John Terborgh

Summary

John Whittle Terborgh (born April 16, 1936) is a James B. Duke Professor of Environmental Science at Duke University and Co-Director of the Center for Tropical Conservation. He is a member of the National Academy of Sciences,[1] and for the past thirty-five years, has been actively involved in tropical ecology and conservation issues. An authority on avian and mammalian ecology in Neotropical forests, Terborgh has published numerous articles and books on conservation themes. Since 1973, he has operated the Cocha Cashu Biological Station, a tropical ecology research station in Manú National Park, Peru.[2]

John W. Terborgh
John Terborgh-Duke University.jpg
Born1936 (age 85–86)
NationalityAmerican
Education
Awards
Scientific career
FieldsConservation biology
Institutions
Signature
Signature of John Terborgh.png

Raised in Arlington, Virginia, Terborgh graduated from Harvard College in 1958 and received his PhD in plant physiology from Harvard University in 1963. He served on the faculty of the University of Maryland and then, for 18 years, on the faculty of Princeton University. In 1989, Terborgh moved to Duke University, where he joined the faculty of the (now) Nicholas School of the Environment and founded the Duke University Center for Tropical Conservation.[3]

In June 1992, Terborgh was awarded a MacArthur Fellowship in recognition of his distinguished work in tropical ecology, and in April 1996 he was awarded the Daniel Giraud Elliot Medal from The National Academy of Sciences for his research, and for his book Diversity and the Tropical Rainforest. In 2005, he was elected Honorary Fellow of the Association for Tropical Biology and Conservation during the organization's annual meeting held in Uberlândia, Brazil.[4][5][6]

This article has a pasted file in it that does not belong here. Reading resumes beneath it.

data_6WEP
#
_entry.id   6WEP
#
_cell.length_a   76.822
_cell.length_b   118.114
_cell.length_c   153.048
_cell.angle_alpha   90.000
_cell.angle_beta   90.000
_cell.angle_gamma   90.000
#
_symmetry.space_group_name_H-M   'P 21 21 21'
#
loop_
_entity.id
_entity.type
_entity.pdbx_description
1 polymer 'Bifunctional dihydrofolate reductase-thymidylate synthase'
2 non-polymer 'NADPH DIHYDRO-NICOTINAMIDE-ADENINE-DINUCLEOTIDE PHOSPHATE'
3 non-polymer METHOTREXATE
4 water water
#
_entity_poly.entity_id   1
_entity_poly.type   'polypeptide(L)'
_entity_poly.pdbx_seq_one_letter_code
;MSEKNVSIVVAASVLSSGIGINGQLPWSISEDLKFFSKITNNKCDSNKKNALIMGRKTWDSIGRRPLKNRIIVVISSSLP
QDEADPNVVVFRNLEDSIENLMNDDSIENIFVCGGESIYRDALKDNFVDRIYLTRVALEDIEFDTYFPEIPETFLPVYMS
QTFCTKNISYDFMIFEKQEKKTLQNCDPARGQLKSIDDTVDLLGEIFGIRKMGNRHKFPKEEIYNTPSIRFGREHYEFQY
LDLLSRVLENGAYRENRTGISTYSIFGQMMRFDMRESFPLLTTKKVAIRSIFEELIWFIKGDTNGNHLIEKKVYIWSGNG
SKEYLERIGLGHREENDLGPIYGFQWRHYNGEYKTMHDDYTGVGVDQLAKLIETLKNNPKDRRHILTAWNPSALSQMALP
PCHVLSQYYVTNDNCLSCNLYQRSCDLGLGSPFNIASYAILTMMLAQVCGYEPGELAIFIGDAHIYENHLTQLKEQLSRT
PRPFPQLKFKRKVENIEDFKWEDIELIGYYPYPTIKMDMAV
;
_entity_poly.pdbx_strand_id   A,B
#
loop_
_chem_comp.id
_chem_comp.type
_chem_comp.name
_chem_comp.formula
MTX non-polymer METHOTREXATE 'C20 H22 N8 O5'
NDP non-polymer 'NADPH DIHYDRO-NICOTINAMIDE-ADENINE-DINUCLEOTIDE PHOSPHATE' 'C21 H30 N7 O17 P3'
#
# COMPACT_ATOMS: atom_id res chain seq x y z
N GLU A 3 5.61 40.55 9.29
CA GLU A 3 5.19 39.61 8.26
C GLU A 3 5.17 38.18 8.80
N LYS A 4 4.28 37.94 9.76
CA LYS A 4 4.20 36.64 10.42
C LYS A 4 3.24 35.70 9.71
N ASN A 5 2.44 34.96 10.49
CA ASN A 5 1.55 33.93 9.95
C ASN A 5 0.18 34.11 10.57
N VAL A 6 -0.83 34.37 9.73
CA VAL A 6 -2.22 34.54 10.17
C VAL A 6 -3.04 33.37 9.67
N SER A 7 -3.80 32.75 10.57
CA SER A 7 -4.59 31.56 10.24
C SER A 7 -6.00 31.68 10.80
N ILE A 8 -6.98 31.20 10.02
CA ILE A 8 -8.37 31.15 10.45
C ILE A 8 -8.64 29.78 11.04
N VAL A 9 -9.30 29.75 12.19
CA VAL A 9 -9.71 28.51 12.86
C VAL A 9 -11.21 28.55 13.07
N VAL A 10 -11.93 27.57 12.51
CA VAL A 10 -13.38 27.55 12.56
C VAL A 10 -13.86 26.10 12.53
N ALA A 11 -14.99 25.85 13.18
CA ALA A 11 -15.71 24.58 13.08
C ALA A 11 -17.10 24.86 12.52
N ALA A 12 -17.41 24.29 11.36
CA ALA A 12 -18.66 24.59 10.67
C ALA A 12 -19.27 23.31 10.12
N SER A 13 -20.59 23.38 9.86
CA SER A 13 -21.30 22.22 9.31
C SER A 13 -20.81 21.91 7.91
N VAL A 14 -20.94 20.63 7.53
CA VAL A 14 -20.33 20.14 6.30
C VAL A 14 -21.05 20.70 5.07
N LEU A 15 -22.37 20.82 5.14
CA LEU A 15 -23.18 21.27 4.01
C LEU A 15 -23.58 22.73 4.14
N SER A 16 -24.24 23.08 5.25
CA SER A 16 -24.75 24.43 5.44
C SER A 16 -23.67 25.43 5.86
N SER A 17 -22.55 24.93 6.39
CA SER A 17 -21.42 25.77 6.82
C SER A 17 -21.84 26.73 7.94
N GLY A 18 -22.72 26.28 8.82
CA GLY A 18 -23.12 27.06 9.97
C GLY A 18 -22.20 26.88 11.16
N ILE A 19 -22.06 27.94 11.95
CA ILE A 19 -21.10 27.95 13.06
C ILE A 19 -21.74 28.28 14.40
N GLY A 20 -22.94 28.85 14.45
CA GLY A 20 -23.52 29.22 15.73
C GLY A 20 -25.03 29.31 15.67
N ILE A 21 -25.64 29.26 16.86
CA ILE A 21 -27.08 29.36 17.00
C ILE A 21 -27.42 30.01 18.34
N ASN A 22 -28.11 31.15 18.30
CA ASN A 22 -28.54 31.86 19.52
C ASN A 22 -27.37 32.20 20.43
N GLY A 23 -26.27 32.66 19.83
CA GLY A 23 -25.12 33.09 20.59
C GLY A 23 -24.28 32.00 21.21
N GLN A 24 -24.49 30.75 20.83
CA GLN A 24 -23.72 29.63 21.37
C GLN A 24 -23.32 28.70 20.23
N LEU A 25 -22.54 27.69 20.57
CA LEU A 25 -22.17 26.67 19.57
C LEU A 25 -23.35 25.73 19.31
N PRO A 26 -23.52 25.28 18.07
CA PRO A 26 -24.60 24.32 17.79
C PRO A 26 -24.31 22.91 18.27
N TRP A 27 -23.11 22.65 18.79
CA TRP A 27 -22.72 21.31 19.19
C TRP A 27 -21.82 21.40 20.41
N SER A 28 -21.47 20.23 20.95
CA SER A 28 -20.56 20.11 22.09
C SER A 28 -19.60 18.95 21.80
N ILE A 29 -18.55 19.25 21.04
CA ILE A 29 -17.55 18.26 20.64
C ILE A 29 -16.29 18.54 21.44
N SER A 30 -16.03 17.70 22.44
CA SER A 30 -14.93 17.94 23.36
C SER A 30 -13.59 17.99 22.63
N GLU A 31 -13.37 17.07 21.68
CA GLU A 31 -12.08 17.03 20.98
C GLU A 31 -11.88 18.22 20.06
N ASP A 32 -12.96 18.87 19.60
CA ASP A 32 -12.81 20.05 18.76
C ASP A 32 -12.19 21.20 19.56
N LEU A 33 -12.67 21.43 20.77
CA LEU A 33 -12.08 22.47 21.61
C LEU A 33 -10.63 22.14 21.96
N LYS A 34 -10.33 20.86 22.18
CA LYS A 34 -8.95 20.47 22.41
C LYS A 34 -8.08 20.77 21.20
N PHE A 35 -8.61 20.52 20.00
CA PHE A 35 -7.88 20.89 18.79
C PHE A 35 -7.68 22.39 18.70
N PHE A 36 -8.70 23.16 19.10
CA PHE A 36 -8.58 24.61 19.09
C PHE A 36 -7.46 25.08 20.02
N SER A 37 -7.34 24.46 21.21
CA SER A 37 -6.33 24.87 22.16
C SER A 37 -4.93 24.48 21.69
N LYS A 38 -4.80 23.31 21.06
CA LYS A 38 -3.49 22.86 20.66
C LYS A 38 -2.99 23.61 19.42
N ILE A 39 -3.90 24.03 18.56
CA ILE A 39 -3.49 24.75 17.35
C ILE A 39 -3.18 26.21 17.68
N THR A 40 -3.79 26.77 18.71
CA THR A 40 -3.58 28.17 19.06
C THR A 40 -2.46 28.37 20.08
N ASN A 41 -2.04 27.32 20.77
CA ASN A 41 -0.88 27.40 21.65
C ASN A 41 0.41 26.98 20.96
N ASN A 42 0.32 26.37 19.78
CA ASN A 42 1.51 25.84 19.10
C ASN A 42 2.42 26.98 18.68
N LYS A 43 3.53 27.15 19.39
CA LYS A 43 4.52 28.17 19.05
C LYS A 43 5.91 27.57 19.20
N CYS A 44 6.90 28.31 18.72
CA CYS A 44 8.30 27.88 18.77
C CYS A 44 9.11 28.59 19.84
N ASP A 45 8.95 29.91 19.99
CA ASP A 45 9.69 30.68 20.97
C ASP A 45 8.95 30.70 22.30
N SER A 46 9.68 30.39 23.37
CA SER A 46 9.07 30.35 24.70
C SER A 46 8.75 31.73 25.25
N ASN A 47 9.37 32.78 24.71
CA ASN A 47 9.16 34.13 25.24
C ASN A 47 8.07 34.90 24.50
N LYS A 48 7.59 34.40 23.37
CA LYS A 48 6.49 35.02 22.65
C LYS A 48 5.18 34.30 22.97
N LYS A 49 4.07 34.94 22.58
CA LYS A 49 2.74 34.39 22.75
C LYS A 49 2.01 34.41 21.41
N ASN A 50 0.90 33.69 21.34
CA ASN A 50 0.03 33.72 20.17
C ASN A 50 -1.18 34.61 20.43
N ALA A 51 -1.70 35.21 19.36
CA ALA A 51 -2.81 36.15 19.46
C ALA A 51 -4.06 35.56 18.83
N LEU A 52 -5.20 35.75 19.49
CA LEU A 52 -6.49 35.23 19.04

He has served on several boards and advisory committees related to conservation, including the Wildlands Project, Cultural Survival, The Nature Conservancy, The World Wildlife Fund and both the Primate and Ecology Specialist Groups of the International Union for Conservation of Nature.[7]

Terborgh and his work were among several featured in the documentary film, The Serengeti Rules, which was released in 2018.[8]

PublicationsEdit

Terborgh is the author of hundreds of scientific papers and popular essays, and author or editor of several books:

  • Requiem for Nature. Island Press. 2004. p. 256. ISBN 1-55963-588-6.
  • Making parks work: strategies for preserving tropical nature. Island Press. 2002. p. 511. ISBN 1-55963-905-9.
  • Diversity and the Tropical Rain Forest. Scientific American Library. 1992. p. 242. ISBN 0-7167-5030-9.
  • Where Have All the Birds Gone? Essays on the Biology and Conservation of Birds That Migrate to the American Tropics. Princeton University Press. 1989. p. 224. ISBN 0-691-02428-6.
  • Five New World Primates: A Study in Comparative Ecology. Princeton University Press. 1983. p. 260. ISBN 0-691-08338-X.

ReferencesEdit

  1. ^ "John Terborgh". www.nasonline.org. Retrieved 2017-07-04.
  2. ^ Bateman, Daniel (2015-10-24). "Indiana Jones' of ecology right at home at JCU in Cairns". The Cairns Post. Retrieved 2017-07-04.
  3. ^ "John W. Terborgh | Nicholas School of the Environment". nicholas.duke.edu. Retrieved 2017-07-04.
  4. ^ "John W. Terborgh — MacArthur Foundation". www.macfound.org. Retrieved 2017-07-04.
  5. ^ National Academy of Sciences. "Daniel Giraud Elliot Medal". www.nasonline.org. Archived from the original on 2015-09-05. Retrieved 2017-07-04.
  6. ^ "ATBC Honorary Fellows". 2013-07-31. Retrieved 2017-07-04.
  7. ^ "Wildlands Network". Archived from the original on 2015-09-10.
  8. ^ "'The Serengeti Rules': Film Review". The Hollywood Reporter. Retrieved 2019-06-06.

External linksEdit

  • Nicholas School of the Environment
  • Duke University Center for Tropical Conservation
  • New York Review of Books: John Terborgh